In our new Then and Now series, EM revisits old event marketing trends to find out where they’ve gone since we first reported on them. Are they old hats and has-beens? Or is that past up-and-comer a future best practice that’s now an industry standard? In this installment, we re-examine hologram technology, which we last reported on in October 2006.
Everybody’s talking 3D these days, and no image is more three dimensional than a hologram, right? Maybe not.
They were supposed to be the next big thing, and four years ago, when we looked at how Lexus caused a riot in New York City’s Times Square with its then-new IS model, it looked like a semi-transparent paradigm shift in the making. Now we know that that Lexus event was one of the best—and last—consumer-focused holograms to hit anything of that scale. Though the industry can indeed make better and more realistic holograms, there are too many obstacles to make it a worthwhile tactic, so very few marketers execute true holograms anymore.
WHAT WE SAID THEN: “Holograms can take a product display or a marketing image to a new level, offering the target a new way to experience the brand. The latest advances in holography have expanded options from the traditional (say, a corporate logo extending out from a wall) to the stuff of sci-fi flicks.”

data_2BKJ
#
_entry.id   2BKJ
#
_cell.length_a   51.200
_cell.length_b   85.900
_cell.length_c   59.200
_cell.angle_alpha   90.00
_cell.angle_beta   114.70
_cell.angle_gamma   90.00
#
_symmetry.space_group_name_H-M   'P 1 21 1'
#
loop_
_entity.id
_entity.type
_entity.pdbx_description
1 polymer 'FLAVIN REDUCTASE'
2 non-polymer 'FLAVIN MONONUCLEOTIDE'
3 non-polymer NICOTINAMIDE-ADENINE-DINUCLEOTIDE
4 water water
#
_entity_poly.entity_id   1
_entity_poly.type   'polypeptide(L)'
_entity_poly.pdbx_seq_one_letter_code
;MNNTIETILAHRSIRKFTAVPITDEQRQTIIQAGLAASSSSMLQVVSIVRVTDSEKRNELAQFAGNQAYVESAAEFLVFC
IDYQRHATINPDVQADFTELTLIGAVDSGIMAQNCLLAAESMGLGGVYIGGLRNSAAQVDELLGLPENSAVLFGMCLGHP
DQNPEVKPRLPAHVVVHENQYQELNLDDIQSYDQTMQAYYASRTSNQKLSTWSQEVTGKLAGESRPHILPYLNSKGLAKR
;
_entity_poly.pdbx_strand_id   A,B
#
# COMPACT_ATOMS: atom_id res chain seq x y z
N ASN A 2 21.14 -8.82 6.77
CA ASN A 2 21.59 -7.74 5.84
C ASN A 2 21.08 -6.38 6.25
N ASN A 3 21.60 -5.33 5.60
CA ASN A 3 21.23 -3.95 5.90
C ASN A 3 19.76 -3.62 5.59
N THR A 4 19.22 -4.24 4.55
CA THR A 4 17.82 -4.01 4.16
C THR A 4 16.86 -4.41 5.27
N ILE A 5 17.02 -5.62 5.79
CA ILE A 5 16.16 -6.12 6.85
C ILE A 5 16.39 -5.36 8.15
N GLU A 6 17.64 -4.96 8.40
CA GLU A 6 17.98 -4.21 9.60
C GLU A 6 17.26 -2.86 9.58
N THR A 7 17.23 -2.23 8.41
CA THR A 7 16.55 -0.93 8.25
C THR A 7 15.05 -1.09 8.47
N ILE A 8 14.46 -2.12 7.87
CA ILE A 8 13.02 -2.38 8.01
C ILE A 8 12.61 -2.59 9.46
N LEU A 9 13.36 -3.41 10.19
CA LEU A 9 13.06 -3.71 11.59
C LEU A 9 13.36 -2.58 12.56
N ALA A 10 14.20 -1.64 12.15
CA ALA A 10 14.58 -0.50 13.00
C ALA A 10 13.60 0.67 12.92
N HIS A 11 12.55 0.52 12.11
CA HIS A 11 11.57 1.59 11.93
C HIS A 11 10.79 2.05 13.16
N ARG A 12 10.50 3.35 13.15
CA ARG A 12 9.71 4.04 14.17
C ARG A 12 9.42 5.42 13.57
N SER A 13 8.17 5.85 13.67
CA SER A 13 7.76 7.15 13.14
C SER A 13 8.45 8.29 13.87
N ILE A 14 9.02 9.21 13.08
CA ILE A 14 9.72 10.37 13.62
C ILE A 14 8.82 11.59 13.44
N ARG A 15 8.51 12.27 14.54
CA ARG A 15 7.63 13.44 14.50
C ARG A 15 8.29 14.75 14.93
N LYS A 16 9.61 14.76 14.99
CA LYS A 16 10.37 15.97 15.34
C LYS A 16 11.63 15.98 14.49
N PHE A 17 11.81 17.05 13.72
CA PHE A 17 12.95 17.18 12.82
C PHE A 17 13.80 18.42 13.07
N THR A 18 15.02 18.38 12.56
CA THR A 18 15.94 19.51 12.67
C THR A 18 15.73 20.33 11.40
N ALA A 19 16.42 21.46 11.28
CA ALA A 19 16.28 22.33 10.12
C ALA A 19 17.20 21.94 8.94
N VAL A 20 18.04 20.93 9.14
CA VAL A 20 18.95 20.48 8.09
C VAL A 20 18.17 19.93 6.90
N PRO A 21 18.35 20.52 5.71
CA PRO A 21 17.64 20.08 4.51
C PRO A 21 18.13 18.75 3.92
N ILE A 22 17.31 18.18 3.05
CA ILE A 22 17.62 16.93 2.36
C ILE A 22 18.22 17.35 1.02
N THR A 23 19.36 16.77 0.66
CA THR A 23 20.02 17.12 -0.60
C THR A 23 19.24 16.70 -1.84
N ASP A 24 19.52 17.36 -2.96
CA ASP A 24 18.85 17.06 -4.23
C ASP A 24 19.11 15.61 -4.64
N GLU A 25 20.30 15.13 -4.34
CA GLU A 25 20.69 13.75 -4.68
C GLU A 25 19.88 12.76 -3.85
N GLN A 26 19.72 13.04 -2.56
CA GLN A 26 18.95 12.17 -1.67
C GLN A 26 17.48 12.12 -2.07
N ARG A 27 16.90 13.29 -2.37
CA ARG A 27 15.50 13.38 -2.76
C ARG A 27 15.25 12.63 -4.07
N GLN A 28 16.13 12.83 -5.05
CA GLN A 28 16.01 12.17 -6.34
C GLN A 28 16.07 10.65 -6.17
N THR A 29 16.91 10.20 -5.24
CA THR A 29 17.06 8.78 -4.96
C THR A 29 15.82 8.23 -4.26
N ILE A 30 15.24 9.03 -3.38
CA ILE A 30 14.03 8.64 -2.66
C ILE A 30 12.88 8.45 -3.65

In 2005, AstraZeneca led the way with a full, spinning hologram of a lung at healthcare trade shows and conferences to promote its new asthma medication Symbicort. Then, in 2006, Lexus jumped in with its Times Square stunt and the U.S. Air Force followed suit with a tour that was designed to attract healthcare professionals by using holographic images of human anatomy.
Since then… not too much to report. Steve Organ, vp-production and creative services at San Francisco-based Ark Media, which designed the AstraZeneca lung, says that clients have asked for holograms occasionally since 2005, but they don’t really mean it. “Clients want it, but then later they back off and go in a different direction,” he says. Why? “Cost is the problem.”
WHAT WE KNOW NOW: Today, it seems that brands are looking for ways to get the hologram effect in more inexpensive ways. Josh Sheets, production manager at Gigunda Group, says that almost any “hologram” out there today is really a 2D image dressed up in 3D clothes. For instance, at the Duracell pop-up in Times Square last Christmas, Gigunda designed a rear-projection “hologram,” which cast its image onto a cylinder of die-cut acrylic material. This method creates a field of view out to almost 180 degrees, but the closer to straight-on a consumer is, the better it looks.
A more low-tech facsimile can be achieved through hanging a clear material upon which an image is rear-projected. This lets the image move, unlike the cylinder, which must be stationary.
But Sheets thinks there may be a place for holography in the future, even if we’re not quite there yet. “With everyone jumping on the augmented reality bandwagon, maybe the industry is ready again, despite the cost holdups,” Sheets says.
Where will holography be in another five years? Keep reading and we’ll let you know. EM